…John and Christina McDonald called their selection Glen Donald and commenced clearing land to establish a small farm and orchard along the Arthurs Creek…
John and Christina McDonald arrived in Port Phillip from Liverpool as assisted passengers in the immigrant ship ‘Theodore’, on 8 December 1852. Their eldest son John was born in Collingwood not long after their arrival.
John senior was a crofter and shepherd from Laggan in the Badenoch district of Invernesshire in the Scottish Highlands. He was some 20 years older than his wife Christina (nee Kennedy). Both were Gaelic speakers indented to Captain Aneas McPherson, ‘manager of Thomas Walker’s estate along the Plenty River’.
John and Christina lived at Yan Yean before selecting land of their own at Arthurs Creek in 1864, ‘near where … Charles Draper and John Ryder lived’. They called their selection ‘Glen Donald’ and commenced clearing land to establish a small farm and orchard along the Arthurs Creek. A comfortable homestead was built on the east side of the Arthurs Creek for their growing family of 5 sons and 2 daughters.
Christina ‘was ever of an hospitable nature’. A story is told that when Mrs. Charlotte Roberts died in September 1867 at the early age of 27, ‘she left a baby a few days old, …the husband was wondering what to do with it when Mrs. McDonald arrived on the scene carrying her own baby, the late Mr. Owen (Ewen) McDonald (born May 1867), …she quickly settled matters by putting the baby on her own breast, and reared it along with her own. That is the way in which they helped one another in those days. A wonderful old lady was the late Mrs. Stewart’ (formerly Mrs. McDonald).
John senior died at age 70 in December 1869. John junior, at age 16, took over the running of the family farm with assistance from his mother Christina and her young family.
In 1874, Christina married her neighbour Cornelius John (Scottie) Stewart. Stewart, a carpenter and builder, ‘was born in Fifeshire, Scotland and came to Australia in July 1865’. The couple lived together in a nearby house built by Stewart. Both were actively involved with the building of the Primitive Methodist Church at Arthurs Creek, which was officially opened in November 1873.
In December 1878 John junior married Susan Underwood. Together they worked hard to develop the Glen Donald farm and orchard and raise a family of five girls and three boys. John was an original member of the Arthurs Creek Fruitgrowers’ Association when it was formed in May 1890. He died in March 1929 at age 76 and Susan in June 1946 at the age of 86.
In July 1903, there was a large gathering at Arthurs Creek for the wedding of Emily Jane McDonald, the eldest daughter of John and Susan, to John Herbert J.P. of Nutfield. Herbert, who was 24 years older than Emily, is said to have unsuccessfully courted her mother Susan and to have said that ‘If I cannot have you as my wife, I shall wait and have your first daughter’. His patience was well rewarded.
In November 1913, (Jack) John Henry McDonald, the eldest son of John and Susan, married Julie Catherine Draper, the only daughter of the late (Bill) William Plenty Draper and his wife (Bel) Elinor Isabel Prout Williams formerly of ‘Dishleigh’, Arthurs Creek. Bel’s mother, Mrs. Julie Williams, was the second Headteacher at the Arthurs Creek Primary School (1887-88). Jack and Julie raised a family of six children, (three boys and three girls). Their first farming venture near Yea was not a success. The family spent some time living in the former McDonald cottage opposite the Glen Donald homestead. (In later years this cottage was used by Don McDonald as a shearing shed.) Jack who ‘had a great love of horses’ became a teamster. The family moved to Murrindindi where for many years Jack and his team were well known as a contractor with the Murrindindi timber mills. Jack is said to have rarely dismounted from his big chestnut horse, when riding at Arthurs Creek, as he would jump the fences.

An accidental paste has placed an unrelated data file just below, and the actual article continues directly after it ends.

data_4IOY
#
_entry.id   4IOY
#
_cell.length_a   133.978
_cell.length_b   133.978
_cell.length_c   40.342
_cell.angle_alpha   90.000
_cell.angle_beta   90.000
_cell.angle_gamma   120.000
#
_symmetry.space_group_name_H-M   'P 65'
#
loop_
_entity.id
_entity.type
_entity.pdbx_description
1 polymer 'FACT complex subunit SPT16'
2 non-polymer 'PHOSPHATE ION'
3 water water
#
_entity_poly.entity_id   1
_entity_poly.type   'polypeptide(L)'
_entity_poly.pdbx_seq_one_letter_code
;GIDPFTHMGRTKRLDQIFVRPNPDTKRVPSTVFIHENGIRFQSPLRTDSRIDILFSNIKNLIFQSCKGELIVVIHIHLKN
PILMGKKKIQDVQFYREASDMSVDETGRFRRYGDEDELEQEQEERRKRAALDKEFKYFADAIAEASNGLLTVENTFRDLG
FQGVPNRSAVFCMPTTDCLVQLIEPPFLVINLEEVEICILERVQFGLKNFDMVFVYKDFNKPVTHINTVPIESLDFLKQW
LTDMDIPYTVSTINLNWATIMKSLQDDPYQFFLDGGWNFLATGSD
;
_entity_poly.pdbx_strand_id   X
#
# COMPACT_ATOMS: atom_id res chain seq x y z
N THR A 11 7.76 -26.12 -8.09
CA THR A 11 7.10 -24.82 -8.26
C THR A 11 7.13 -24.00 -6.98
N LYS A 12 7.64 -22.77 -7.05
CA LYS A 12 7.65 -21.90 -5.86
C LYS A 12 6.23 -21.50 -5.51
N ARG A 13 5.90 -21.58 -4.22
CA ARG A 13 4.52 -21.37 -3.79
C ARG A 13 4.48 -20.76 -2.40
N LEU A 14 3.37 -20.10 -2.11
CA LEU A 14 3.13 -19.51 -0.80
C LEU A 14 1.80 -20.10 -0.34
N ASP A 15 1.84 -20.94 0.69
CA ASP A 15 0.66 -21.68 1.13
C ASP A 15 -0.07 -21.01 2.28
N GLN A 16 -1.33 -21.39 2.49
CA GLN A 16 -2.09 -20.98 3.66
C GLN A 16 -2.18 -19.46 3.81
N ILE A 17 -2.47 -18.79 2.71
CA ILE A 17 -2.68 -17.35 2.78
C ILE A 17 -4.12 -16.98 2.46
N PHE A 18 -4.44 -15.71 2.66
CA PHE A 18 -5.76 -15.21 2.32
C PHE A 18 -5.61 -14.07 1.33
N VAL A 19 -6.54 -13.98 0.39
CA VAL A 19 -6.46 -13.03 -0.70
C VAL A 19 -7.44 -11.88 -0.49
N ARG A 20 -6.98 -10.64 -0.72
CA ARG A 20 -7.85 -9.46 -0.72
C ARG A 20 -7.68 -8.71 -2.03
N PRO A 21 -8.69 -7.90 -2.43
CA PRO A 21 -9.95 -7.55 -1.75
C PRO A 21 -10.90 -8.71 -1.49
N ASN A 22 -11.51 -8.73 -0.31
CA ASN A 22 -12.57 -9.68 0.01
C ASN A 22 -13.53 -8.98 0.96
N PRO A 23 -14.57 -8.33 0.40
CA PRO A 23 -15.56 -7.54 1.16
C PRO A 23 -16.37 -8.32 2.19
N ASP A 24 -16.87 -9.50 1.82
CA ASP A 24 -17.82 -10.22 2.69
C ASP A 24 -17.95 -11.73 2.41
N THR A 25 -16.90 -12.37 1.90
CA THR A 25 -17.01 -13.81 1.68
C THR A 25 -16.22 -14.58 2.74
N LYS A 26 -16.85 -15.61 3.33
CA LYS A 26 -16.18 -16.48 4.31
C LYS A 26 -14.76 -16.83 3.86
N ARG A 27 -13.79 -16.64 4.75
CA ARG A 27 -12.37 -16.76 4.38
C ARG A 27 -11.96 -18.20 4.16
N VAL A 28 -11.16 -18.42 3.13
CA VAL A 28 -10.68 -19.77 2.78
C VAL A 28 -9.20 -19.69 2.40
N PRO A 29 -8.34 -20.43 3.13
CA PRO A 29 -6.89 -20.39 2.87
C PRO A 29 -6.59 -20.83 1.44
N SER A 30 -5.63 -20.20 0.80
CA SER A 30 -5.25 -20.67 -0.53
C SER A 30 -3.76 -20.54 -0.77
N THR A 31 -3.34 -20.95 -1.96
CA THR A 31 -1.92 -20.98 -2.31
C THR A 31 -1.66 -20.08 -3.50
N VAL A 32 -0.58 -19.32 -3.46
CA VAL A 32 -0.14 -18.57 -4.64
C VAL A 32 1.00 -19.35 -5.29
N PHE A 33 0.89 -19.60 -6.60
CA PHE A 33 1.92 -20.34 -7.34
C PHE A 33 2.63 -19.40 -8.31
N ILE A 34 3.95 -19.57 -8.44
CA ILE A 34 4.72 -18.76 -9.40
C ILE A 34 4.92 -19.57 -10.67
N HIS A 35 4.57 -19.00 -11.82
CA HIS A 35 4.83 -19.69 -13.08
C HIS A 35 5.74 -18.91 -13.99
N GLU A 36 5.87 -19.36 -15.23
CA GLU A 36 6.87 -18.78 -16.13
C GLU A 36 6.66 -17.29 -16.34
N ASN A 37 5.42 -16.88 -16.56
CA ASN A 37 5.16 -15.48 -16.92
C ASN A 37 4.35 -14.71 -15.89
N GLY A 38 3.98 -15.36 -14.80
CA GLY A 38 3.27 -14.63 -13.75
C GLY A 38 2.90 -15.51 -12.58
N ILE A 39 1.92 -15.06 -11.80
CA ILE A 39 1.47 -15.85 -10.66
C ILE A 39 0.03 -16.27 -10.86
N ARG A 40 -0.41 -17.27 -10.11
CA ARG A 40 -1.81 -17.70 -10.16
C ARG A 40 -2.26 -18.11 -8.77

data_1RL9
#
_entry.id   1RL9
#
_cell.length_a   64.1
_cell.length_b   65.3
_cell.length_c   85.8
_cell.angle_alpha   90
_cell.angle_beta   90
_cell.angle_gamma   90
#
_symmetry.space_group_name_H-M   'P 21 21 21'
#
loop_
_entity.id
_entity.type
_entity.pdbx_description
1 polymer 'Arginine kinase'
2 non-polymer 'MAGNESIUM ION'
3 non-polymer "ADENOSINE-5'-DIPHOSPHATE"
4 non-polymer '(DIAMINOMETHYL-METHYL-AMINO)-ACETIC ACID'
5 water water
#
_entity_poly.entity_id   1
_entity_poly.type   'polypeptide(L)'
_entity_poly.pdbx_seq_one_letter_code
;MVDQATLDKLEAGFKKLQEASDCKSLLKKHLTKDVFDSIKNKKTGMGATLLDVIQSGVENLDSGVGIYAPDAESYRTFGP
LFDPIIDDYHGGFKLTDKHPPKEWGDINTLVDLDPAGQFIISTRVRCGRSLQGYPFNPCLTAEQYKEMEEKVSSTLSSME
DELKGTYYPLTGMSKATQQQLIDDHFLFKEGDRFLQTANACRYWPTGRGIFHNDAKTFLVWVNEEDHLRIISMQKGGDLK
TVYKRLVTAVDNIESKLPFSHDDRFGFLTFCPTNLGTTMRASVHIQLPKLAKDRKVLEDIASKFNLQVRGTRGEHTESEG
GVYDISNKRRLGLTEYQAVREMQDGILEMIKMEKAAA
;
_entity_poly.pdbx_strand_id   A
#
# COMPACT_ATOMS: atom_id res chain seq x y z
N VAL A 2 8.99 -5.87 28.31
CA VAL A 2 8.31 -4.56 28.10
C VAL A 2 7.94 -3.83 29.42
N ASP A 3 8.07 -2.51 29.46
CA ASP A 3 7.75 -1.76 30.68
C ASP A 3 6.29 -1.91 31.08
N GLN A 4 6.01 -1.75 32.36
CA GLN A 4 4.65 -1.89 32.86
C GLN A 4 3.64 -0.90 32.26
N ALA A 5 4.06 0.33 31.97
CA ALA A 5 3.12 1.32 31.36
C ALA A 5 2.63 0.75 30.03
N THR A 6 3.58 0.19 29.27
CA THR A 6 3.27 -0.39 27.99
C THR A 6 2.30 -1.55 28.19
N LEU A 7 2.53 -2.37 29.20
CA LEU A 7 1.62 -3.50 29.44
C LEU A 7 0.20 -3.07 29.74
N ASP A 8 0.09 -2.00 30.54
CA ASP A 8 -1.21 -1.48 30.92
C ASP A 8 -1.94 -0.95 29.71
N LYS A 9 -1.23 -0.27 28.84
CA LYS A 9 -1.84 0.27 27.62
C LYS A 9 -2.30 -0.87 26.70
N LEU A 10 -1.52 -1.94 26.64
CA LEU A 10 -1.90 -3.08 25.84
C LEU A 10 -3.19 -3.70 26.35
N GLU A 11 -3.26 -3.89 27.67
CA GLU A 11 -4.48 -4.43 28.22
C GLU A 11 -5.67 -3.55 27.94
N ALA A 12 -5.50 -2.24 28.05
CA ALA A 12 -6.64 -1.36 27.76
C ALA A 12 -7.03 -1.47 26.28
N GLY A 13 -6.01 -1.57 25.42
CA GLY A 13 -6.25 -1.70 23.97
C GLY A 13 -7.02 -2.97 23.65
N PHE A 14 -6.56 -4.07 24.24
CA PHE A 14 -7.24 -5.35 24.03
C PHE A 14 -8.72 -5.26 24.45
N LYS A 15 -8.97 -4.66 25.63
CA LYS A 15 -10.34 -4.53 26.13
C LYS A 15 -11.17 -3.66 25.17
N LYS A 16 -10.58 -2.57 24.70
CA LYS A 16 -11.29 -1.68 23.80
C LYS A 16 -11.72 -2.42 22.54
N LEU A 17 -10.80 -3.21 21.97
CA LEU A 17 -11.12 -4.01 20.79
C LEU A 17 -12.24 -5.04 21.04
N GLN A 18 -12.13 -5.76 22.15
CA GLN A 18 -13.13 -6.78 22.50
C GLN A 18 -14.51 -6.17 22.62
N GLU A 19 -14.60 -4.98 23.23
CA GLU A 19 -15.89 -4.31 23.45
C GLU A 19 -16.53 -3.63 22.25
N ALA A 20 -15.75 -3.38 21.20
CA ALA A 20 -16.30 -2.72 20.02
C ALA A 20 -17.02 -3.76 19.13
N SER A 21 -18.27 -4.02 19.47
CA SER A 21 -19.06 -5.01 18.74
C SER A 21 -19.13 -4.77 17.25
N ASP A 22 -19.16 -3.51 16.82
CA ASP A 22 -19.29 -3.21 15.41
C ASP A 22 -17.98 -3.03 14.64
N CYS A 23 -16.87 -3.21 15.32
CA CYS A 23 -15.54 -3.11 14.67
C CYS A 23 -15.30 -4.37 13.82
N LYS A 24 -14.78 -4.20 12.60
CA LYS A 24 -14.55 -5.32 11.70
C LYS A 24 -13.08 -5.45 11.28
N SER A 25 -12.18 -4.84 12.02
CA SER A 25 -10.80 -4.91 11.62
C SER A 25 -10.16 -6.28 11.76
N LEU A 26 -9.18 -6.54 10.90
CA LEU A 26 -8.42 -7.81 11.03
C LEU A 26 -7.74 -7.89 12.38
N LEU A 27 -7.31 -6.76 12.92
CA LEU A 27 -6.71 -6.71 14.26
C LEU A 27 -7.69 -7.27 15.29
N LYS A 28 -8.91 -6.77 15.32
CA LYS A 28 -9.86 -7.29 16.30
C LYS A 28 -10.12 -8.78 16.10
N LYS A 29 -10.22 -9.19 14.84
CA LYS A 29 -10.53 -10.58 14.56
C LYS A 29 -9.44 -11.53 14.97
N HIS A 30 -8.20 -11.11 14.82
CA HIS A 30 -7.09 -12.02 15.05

There was a large gathering at ‘Glen Donald’ to celebrate the 90th birthday of Christina Stewart (formerly Mrs. McDonald) on 12 February 1917. The celebration took place over four days. The Evelyn Observer reported that ‘Mrs. Stewart (was) renowned for possessing a large heart, a kind and Christian-like spirit.’ Christina died in Bendigo ‘at the ripe age’ of 93 years.
Donald McDonald the youngest child of John and Susan was born in 1894. He remained with the farm and orchards on the death of his brother Harold Underwood McDonald in France during the First World War and his father John in March 1929. Don married (Dolly) Effie Eliza Thomas in 1921. Donald and Effie had three daughters – Effie who died as an infant, Gwen, and Norma May McDonald who married ‘Sandy’ Alexander Brock.
The Glen Donald orchards were grubbed out during the 1930s and the land given over to pasture for sheep and cattle grazing. Don died on 11 April 1957. Dolly continued living at Glen Donald until the mid 1970s. The McDonald estate was progressively sub-divided and sold, including the picturesque Glen Donald family home and homestead overlooking the Arthurs Creek. Dolly McDonald died on 5 July 1983 at age 89.
Source : Notes from the McDonald family provided by Ross McDonald.
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